My friend, Bethany, and I are taking over the Changing Lives program for our local Down Syndrome association. Changing Lives is a program that was designed to educate physicians, nurses, genetic counselors and other health care professionals on the clinical and developmental needs of people with Down syndrome. It was also designed to help prepare professionals to deliver diagnoses, and other sensitive information to parents, whether prenatal or postnatal. Bethany and I are both very passionate about the program, and had both signed up to participate in the program under previous coordinators, but nothing ever worked out for either of us. That's not even worth discussing anymore, so we're moving on.
We thought it would be a good idea to have conversation with someone involved in a thriving Changing Lives program. I contacted NDSS as I figured they would know about the most active and successful Changing Lives programs near us. I was surprised when the lady at NDSS told me the Changing Lives program had been discontinued. Hmmmm....... we're a little late then, aren't we?
New and improved were the words she used to describe the program that's taking the place of Changing Lives. Introducing.............the First Call program. Here's some info from the First Call website. Three years ago, the Joseph P. Kennedy Foundation awarded the "First Call" grant to NDSS and NDSC to survey materials from across the nation and offer recommended prenatal and postnatal materials for accurate and up to date information about Down syndrome. Specifically, the national Down syndrome organizations indicated that they were motivated by recent announcements about new prenatal tests for Down syndrome, the recently passed Prenatally and Postnatally Diagnosed Awareness Act, and ACOG recommendations that all women be offered prenatal testing for the condition.
I am excited about one of the new publications, Delivering a Down Syndrome Diagnosis Guide, as this goes along the lines of the old Changing Lives program. Here are the words the website uses to describe it. The Medical Professional Guide describes how to deliver a Down syndrome diagnosis using key references from the Journal of the American Medical Association, American College of Obstetricians and Gynecologists practice bulletins 77 and 88, and recommendations based on research by Dr. Brian Skotko. The professional writing, design, and photography are essential when approaching medical professionals who regularly receive high-quality materials from other organizations and pharmaceutical companies. After consulting with multiple medical professionals to gauge the optimum format, they overwhelming recommended a brochure distilled to one page. Our bi-fold format does just that with a professional elegance that mirrors the companion expectant parent book.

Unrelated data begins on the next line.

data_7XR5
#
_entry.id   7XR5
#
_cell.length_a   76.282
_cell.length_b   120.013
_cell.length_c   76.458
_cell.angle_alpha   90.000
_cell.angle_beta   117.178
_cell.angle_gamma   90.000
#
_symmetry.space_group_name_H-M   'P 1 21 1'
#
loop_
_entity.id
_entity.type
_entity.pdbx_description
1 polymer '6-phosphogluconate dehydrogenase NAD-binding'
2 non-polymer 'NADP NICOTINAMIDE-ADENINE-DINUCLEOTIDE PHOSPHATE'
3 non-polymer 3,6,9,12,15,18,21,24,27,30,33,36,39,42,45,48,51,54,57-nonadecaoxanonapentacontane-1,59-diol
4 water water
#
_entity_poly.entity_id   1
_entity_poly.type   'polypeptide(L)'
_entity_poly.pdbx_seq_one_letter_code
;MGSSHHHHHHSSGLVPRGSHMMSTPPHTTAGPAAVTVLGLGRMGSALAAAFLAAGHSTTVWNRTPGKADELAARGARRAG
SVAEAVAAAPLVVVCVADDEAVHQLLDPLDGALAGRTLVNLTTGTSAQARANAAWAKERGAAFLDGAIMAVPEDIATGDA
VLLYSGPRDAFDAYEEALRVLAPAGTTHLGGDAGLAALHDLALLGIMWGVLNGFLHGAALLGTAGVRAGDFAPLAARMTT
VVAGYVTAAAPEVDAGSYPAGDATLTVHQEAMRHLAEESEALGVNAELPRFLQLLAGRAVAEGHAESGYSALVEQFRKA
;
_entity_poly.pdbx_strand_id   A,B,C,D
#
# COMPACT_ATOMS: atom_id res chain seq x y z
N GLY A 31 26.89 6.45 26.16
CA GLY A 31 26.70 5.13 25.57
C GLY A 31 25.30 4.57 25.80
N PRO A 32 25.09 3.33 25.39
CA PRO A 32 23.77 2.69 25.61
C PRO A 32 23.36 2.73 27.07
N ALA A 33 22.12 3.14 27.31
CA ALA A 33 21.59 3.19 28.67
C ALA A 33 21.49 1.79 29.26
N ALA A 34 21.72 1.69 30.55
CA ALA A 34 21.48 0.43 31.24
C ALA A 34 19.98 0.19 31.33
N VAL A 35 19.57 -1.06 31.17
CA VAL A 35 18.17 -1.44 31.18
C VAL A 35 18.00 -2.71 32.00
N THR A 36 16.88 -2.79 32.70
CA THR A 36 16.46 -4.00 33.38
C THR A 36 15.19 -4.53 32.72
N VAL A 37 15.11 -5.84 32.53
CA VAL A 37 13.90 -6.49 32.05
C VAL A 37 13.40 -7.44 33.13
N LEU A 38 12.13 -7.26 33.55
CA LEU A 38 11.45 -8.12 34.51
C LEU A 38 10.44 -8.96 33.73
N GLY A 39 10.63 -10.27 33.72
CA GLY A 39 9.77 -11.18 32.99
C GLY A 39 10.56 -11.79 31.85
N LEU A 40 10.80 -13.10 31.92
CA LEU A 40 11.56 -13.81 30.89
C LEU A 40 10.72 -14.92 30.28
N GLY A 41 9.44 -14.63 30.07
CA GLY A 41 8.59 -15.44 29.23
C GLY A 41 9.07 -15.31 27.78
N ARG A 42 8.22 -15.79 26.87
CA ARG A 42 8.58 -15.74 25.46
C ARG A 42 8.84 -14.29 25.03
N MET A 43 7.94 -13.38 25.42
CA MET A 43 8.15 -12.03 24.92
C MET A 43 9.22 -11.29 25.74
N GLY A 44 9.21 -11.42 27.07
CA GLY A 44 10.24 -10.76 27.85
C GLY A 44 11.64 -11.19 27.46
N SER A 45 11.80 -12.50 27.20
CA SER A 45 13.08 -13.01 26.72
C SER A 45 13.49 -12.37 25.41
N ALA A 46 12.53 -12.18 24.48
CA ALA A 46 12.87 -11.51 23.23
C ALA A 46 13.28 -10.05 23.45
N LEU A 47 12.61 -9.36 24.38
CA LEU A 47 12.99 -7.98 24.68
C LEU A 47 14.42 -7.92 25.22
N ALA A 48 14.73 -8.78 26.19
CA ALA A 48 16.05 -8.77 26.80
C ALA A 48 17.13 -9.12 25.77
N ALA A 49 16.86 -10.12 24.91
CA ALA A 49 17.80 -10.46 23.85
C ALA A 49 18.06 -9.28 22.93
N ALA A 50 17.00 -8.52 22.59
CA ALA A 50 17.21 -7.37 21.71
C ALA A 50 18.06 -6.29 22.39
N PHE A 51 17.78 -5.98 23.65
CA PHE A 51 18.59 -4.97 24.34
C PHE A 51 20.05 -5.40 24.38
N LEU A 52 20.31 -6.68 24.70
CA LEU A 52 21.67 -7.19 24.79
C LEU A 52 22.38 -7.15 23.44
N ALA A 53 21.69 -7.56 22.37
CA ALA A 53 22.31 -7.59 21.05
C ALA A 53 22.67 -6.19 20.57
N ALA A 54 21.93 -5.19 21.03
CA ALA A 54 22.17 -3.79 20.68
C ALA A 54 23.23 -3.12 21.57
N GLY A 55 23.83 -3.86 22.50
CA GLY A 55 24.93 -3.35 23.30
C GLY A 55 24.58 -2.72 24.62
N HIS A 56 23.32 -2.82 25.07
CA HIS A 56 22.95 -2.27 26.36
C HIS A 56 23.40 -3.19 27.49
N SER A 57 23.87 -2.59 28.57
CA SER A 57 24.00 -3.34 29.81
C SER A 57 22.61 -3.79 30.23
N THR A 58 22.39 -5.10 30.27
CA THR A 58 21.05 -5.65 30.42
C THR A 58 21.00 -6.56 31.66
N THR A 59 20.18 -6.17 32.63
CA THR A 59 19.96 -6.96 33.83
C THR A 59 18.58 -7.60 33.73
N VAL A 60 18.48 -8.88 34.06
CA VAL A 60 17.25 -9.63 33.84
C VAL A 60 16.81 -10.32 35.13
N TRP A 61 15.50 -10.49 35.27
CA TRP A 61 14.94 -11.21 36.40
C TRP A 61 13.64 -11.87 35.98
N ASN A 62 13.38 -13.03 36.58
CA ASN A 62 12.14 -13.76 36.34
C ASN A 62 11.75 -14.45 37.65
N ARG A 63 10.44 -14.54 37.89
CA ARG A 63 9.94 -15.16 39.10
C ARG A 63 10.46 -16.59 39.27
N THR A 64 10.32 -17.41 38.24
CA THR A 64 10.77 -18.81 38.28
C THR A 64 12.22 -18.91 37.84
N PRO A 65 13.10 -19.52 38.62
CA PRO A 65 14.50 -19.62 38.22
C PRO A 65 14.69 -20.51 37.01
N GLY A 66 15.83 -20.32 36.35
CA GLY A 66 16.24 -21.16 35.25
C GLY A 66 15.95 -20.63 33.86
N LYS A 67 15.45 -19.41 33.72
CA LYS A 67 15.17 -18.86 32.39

The expectant parent book, Understanding a Down Syndrome diagnosis, is also available through their website. As our local Down Syndrome association has a Parent to Parent program, I guess they will be distributing that publication. We still have a lot to figure out, working together with the Parent to Parent program without stepping on each other's toes.
As I write this, I know that the samples are in the mail, on the way to my house. I can't wait!! I asked my husband earlier today to let me know when he heard the mailman. He kindly reminded me that this is Veterans Day, and we will not be receiving mail today. Oh, well, it will be here soon enough.
I'm wondering if any of my readers are involved in the First Call program or the Changing Lives program. If you are involved in the Changing Lives program, is your organization going to be switching over to the First Call program? Do you have any information that would help us get this program off the ground? If so, please e-mail me at firstname.lastname@example.org.
Please wish us luck and/or say a prayer for us as we work together on this.